And fergawdsakes, if even one lender turns you down for a mortgage, pay off that debt and sock your money away.
    Smart people do stupid things, and all the advanced degrees in the world won’t give you common sense.

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  8. Jason

    I am particularly surprised by how many friends/colleagues simply don’t understand the downside risk related to purchasing something with leverage. I guess it’s probably that everyone is still programmed from years of ‘your home is a great investment’ and the American Dream commentary.

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  9. softwarengineer

    RE: Ira Sacharoff @ 8

    So True Ira

    A blue collar retired cement worker once told me this: many of the over educated have no common sense, he called them “over-educated” idiots.

    I was offended at his comment at first, but as I got older I totally agree with him.

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  10. Kary L. Krismer

    RE: Ira Sacharoff @ 8 – If you’re primary reason for buying a house is that we’re at the bottom, you probably should be investing in something else.

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  11. Herman

    What’s extra perplexing to me is that Trevor says that he’s saved up a big down payment. Rather than use it to pay down his debt, he has it parked in the bank (I assume) at 0.5% interest.

    If he puts that down payment into the house, then he has a fair chance of losing it if he is wrong about the bottom. Prices can fall farther; and with 60% of his income going toward debt it’s easy to imagine a scenario where he misses payments and loses both the house and his nest egg.

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  12. Kary L. Krismer

    By softwarengineer @ 7:

    RE: Kary L. Krismer @ 4

    I Agree Kary

    Never trust family supports, unless everyone else in the family equally got the same leg up; or the bad feelings later will haunt you.

    While I appreciate the agreement, I would go even further than that, because it’s not just everyone being treated equally. It’s also about not dragging other family members into what becomes your future financial problems.

    In my years of bankruptcy practice I often saw parents drug down by having done things to guarantee their children’s debts, or start the children in business, etc.

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  13. wreckingbull

    RE: Kary L. Krismer @ 4 – Bottom-calling has been the preferred form of FUD I have gotten from seller’s agents in my last six months of house-hunting. I’d say 70% of the agents used this tactic.

    Another interesting tactic, although unrelated, was a purchase gurantee. The seller was willing to write up an agreement that they would purchase the home back if I was not completely satisfied. I wasn’t quite sure how to respond to that one.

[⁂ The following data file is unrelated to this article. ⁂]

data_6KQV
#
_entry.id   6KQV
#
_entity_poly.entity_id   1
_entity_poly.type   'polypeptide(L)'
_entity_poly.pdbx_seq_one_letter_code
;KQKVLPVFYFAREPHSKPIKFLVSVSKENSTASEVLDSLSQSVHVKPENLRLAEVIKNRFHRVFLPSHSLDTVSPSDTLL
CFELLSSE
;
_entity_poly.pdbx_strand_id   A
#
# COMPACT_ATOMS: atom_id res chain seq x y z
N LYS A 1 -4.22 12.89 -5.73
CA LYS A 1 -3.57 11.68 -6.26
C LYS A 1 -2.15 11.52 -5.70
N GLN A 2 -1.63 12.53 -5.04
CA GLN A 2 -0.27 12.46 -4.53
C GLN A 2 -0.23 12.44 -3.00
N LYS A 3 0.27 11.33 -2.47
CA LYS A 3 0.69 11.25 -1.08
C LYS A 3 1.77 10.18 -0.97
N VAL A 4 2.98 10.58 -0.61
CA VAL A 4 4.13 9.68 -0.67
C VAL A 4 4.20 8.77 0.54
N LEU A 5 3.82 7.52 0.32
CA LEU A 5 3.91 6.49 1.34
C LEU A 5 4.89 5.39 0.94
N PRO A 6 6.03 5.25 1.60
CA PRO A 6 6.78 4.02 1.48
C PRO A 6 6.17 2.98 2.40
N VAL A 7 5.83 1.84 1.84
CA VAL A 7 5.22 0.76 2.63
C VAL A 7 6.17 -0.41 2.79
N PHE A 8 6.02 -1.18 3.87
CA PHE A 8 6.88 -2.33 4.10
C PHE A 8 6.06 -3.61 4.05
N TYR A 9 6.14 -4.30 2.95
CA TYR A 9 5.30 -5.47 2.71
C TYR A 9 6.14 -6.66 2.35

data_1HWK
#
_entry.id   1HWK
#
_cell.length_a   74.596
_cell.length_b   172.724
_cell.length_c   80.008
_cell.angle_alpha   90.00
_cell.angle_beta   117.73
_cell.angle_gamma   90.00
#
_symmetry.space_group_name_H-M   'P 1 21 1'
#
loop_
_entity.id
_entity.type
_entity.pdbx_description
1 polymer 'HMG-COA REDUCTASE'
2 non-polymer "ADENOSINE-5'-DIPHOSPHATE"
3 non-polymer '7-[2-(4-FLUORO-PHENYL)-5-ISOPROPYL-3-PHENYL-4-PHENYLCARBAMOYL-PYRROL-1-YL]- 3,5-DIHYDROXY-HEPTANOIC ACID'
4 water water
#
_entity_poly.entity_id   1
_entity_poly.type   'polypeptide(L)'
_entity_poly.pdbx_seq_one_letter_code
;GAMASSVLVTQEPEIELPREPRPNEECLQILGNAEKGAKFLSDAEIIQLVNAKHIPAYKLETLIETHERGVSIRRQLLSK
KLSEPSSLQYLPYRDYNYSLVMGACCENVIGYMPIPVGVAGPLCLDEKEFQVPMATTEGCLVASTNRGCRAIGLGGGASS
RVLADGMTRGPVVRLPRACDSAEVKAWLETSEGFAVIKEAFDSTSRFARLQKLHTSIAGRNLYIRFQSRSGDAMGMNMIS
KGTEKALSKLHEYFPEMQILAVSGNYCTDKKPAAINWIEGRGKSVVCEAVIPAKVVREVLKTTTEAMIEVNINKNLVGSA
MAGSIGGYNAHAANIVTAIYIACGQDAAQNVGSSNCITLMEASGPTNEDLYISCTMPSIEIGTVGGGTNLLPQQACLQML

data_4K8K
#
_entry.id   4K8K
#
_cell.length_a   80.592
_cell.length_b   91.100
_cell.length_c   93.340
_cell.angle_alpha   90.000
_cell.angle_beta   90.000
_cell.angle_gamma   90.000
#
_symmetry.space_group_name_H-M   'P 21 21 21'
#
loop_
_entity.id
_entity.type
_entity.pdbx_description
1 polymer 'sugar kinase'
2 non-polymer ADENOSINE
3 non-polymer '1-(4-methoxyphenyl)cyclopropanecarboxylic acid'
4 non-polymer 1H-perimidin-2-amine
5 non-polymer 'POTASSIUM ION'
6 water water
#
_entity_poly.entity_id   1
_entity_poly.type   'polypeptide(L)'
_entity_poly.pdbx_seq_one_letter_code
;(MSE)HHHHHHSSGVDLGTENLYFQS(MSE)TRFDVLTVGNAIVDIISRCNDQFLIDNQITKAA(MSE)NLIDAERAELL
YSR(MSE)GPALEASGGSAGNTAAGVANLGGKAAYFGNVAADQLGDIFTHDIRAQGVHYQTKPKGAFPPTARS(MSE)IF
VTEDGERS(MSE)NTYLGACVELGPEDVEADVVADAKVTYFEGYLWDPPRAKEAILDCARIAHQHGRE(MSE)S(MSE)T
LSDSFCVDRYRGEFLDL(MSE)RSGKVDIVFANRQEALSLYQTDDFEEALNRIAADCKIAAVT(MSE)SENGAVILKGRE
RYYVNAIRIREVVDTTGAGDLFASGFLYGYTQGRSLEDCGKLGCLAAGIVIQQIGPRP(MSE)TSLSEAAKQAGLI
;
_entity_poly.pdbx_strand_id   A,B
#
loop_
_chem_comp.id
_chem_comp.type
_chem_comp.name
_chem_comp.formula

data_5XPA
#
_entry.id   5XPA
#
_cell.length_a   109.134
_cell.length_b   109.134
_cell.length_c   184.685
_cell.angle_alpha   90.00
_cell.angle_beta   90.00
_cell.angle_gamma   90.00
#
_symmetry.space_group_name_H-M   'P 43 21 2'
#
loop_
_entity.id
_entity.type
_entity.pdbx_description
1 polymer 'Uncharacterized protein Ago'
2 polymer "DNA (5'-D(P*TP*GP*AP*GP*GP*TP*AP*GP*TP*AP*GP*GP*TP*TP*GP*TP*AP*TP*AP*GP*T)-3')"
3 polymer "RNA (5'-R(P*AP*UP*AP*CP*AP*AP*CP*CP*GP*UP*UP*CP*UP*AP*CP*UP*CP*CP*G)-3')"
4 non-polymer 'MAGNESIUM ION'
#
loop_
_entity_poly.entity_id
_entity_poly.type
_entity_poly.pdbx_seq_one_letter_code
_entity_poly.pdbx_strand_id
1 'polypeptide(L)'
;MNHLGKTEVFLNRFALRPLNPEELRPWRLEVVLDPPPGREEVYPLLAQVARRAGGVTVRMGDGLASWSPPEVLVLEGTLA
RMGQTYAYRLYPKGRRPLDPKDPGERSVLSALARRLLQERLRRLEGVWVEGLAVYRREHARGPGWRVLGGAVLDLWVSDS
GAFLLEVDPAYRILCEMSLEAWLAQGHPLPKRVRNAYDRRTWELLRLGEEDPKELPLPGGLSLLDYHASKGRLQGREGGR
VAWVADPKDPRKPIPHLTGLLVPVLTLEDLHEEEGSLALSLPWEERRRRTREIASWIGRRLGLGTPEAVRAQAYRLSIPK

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  14. Hugh Dominic

    RE: Herman @ 12 – this might be a young couple, with an idea that they have a lot of raises in their future.

    They have to pay for housing anyway, and comparing owning a mortgage vs. lower rent might seem like a wash. I agree with Herman that their biggest concern should be whether to put their down payment at risk.

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  15. Maybemove

    By softwarengineer @ 5:

    RE: ray pepper @ 3

    The Ethics Conundrum

    Should one make decisions based on pure dollar and cents, or let your conscience be your guide? IMO, considering the fiasco of both greedy buyers and sellers pumping up the Seattle Housing Bubble to the point of insanity….I have no pity of the upside down loan home owners today. They made their own bed.

    Now, if they want to destroy the American banking system to default on their greed, I have one request….don’t ask those of us that didn’t cause their mess to pick up the cleanup tab. It’s like blaming the American Middle Class for causing the undocumented immigration cost problems, when we all know the root cause was the slavelord organised crime American employers magnet.

    Amen! I live in California but planning on relocating to Washington via a job transfer. Several of my neighbors who are squatting in their overimproved homes while their “loan mods” come through, complain about illegals mucking up their schools and neighborhoods. In the meantime, they have them detailing their leased cars and working for their contracting businesses. I’m sick.

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  16. B&W Nikes